Ashley Llorens, chief of the Intelligent Systems Center at the Johns Hopkins Applied Physics Laboratory, has been named to a second three-year term as chair of the university's Diversity Leadership Council.
The DLC is a group of students, faculty, staff, and administrators from across all divisions of Johns Hopkins who work to create a sense of community and support activism in an effort to help the institution achieve its goals of diversity and inclusion.
"Over the past three years, Ashley has been a true partner in elevating issues of diversity and inclusion across our campuses," said Ronald J. Daniels, president of Johns Hopkins University, who first appointed Llorens to chair the DLC in 2014. "He has been a resounding and respected advocate for the priorities of the DLC, creating and solidifying new relationships across the institution to advance its efforts. He has also answered the call to serve the university in important ways—including on the provost search committee—that have brought the values of the DLC into key conversations at critical moments for our community. I'm delighted that he has agreed to lead the DLC for a second term and look forward to continuing our work together."
Since its founding in 1997, the DLC has successfully lobbied Johns Hopkins on social issues including domestic partner benefits, diversity training for new supervisors and managers, and diversity councils throughout the institution's nine divisions. The group helped propose and establish Johns Hopkins LGBTQ Life; the JHU Forums on Race in America speaker series; and the Diversity Innovation Grants program, which has funded efforts such as opening all-gender restrooms on Homewood campus and celebrating the contributions of women to Johns Hopkins.
The DLC has also spearheaded diversity and inclusion benchmarking efforts, including the 2006 JHU Climate Survey and supported the administration on the JHU Roadmap on Diversity and Inclusion published in November.
The Hub reached out to Llorens for his insights on the work of the DLC and where he hopes to lead it.
Tell us a little bit about the Diversity Leadership Council and what you find rewarding about your work there.
The DLC strives to channel people's grassroots energy into progressive change at Hopkins. Among the many awesome things about leading this group is getting to work closely with people who are passionate about Hopkins and the work that they do here. When we say that we're going to advance diversity and inclusion, it's important to understand that doing so is fundamental to advancing the missions of Hopkins.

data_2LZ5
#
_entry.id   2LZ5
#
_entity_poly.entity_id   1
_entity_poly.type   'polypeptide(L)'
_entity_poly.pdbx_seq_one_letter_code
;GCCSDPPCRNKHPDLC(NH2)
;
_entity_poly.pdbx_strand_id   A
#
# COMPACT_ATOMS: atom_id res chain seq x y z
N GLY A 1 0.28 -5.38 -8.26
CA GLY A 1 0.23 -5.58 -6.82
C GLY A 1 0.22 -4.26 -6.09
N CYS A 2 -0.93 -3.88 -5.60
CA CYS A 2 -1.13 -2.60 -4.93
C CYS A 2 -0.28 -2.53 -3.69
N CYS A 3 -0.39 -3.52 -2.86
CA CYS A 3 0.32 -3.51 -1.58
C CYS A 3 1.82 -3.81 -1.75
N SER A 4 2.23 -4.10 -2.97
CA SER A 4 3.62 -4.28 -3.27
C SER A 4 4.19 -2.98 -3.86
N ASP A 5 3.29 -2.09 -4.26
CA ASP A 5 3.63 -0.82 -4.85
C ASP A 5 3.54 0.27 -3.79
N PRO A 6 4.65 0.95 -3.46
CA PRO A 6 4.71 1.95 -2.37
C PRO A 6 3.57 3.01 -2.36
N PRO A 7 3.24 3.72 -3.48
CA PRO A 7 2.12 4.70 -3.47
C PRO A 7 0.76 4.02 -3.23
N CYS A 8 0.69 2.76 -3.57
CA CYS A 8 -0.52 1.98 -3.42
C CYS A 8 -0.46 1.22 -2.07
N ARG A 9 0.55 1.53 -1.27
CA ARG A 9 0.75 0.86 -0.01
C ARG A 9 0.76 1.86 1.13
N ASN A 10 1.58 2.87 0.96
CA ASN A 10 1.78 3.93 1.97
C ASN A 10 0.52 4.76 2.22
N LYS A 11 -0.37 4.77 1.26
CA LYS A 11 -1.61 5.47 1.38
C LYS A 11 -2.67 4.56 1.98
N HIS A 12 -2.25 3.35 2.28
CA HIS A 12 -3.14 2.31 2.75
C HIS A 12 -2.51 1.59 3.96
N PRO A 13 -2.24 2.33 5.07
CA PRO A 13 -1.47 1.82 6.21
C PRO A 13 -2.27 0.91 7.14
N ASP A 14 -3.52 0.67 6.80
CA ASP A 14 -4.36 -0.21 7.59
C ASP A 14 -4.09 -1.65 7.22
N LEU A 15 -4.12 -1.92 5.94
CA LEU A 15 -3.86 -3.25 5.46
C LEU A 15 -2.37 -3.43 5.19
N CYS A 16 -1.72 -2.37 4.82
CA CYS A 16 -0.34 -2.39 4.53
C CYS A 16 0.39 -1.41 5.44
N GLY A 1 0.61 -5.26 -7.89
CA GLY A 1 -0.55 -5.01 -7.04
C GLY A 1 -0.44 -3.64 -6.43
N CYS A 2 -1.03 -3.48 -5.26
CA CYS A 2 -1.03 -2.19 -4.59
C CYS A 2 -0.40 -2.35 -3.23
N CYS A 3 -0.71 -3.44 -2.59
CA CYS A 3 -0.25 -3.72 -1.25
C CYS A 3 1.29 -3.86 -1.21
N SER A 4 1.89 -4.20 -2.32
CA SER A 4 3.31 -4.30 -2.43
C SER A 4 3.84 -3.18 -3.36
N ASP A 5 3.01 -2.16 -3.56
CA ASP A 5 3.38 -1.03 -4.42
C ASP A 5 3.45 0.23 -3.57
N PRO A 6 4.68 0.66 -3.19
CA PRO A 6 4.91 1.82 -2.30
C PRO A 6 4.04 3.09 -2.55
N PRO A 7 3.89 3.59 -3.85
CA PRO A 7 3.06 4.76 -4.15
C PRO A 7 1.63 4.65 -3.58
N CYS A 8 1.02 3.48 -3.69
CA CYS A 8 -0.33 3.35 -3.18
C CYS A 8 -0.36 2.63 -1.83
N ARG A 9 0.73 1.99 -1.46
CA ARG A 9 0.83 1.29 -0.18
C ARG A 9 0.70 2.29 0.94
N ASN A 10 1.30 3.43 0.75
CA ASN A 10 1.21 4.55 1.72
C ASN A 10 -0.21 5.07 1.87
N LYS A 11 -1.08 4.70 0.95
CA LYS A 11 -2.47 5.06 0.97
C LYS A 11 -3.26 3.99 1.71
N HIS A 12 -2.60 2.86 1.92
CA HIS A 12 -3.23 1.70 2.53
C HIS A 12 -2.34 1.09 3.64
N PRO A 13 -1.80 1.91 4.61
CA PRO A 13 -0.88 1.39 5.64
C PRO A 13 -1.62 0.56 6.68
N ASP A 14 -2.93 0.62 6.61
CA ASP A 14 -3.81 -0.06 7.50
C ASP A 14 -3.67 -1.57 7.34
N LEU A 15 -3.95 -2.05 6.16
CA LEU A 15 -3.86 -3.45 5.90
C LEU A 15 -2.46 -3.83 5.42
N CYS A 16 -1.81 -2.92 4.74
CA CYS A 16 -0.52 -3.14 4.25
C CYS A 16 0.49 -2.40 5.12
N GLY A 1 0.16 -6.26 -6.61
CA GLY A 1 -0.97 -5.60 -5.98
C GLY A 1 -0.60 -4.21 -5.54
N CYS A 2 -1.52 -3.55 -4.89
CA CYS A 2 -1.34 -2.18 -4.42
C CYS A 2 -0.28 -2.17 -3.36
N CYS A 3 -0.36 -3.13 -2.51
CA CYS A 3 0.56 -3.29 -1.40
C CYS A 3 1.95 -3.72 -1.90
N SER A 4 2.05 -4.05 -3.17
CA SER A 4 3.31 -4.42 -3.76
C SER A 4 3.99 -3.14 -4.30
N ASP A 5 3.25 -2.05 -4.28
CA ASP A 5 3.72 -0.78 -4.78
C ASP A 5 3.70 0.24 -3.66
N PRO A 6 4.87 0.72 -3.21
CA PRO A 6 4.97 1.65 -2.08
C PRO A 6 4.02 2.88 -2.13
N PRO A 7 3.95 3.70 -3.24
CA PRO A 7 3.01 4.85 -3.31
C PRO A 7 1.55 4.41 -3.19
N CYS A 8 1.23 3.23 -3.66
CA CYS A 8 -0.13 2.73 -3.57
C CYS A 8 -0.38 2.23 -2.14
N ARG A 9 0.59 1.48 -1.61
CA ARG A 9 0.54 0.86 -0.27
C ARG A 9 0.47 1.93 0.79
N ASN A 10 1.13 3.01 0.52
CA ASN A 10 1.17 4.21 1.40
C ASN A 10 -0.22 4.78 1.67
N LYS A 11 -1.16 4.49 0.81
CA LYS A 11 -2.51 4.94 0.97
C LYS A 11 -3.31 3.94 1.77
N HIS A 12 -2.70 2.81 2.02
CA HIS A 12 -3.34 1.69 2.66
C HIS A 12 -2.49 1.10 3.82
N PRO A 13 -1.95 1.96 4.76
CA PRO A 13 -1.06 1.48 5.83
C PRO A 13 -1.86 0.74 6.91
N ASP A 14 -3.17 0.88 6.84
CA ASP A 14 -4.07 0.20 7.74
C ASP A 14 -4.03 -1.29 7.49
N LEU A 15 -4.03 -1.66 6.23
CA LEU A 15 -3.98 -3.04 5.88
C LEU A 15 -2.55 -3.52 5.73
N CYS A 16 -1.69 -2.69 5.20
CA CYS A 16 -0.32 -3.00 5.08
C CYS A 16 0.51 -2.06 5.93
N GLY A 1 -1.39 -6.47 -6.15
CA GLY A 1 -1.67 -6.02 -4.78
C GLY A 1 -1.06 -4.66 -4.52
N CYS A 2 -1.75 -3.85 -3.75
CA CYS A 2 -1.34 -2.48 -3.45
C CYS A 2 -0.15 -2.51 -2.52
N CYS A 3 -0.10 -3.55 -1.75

Think about what Hopkins is—the university is a world-class teaching and research institution; Medicine provides world-class health care; and where I work at APL, we make critical contributions to critical challenges in national security, space exploration, and health. That breadth of activity is part of what makes Hopkins such an exciting place to be. Amidst that breadth, diversity and inclusion are cross-cutting dimensions around which we come together from across the institution.
And that's why the council is made up of people from different constituencies across Johns Hopkins?
Yes. The people who join the Diversity Leadership Council are, in a sense, volunteers. Their contributions usually go above and beyond their primary roles and responsibilities, but they do it because they consider it to be a part of their citizenship of this institution.
So much more work in this area needs to be done than can be done by the people whose primary job is to work on diversity and inclusion. If you think about the magnitude of the challenge of diversifying the institution and achieving a truly inclusive environment, it's really everybody's job.
What's new at the DLC?
We introduced three new subcommittees: Climate and Culture, Staff Development, and Student Experience. And each subcommittee has year-end goals relating to their subjects.
In our yearly retreat before the start of the school year, we noticed that campus climate was a big issue—there had been the demands put forward at the Black Student Forum the previous year, and a series of rallies. So that made us extra serious about having a conversation about campus climate, and setting some tangible goals.
So we're definitely trying to be responsive to what students have been saying about campus climate, and the key is to engage the students in making some of those changes. We want to advance beyond students throwing ideas over the fence—we want to close that loop and engage students as stakeholders in the process.
Do you ever feel at a disadvantage because you work at the Applied Physics Lab, where you don't come into contact with students regularly?
Well fortunately, I don't have to have all the good ideas, and when you think about it, that general notion is right at the heart of what we mean by inclusion. I'm fortunate to lead this council of about 50 people who come from all walks of the institution, and I definitely rely on their experiences—because no one person really has the full experience of Hopkins. It's by coming together that we form that broader perspective.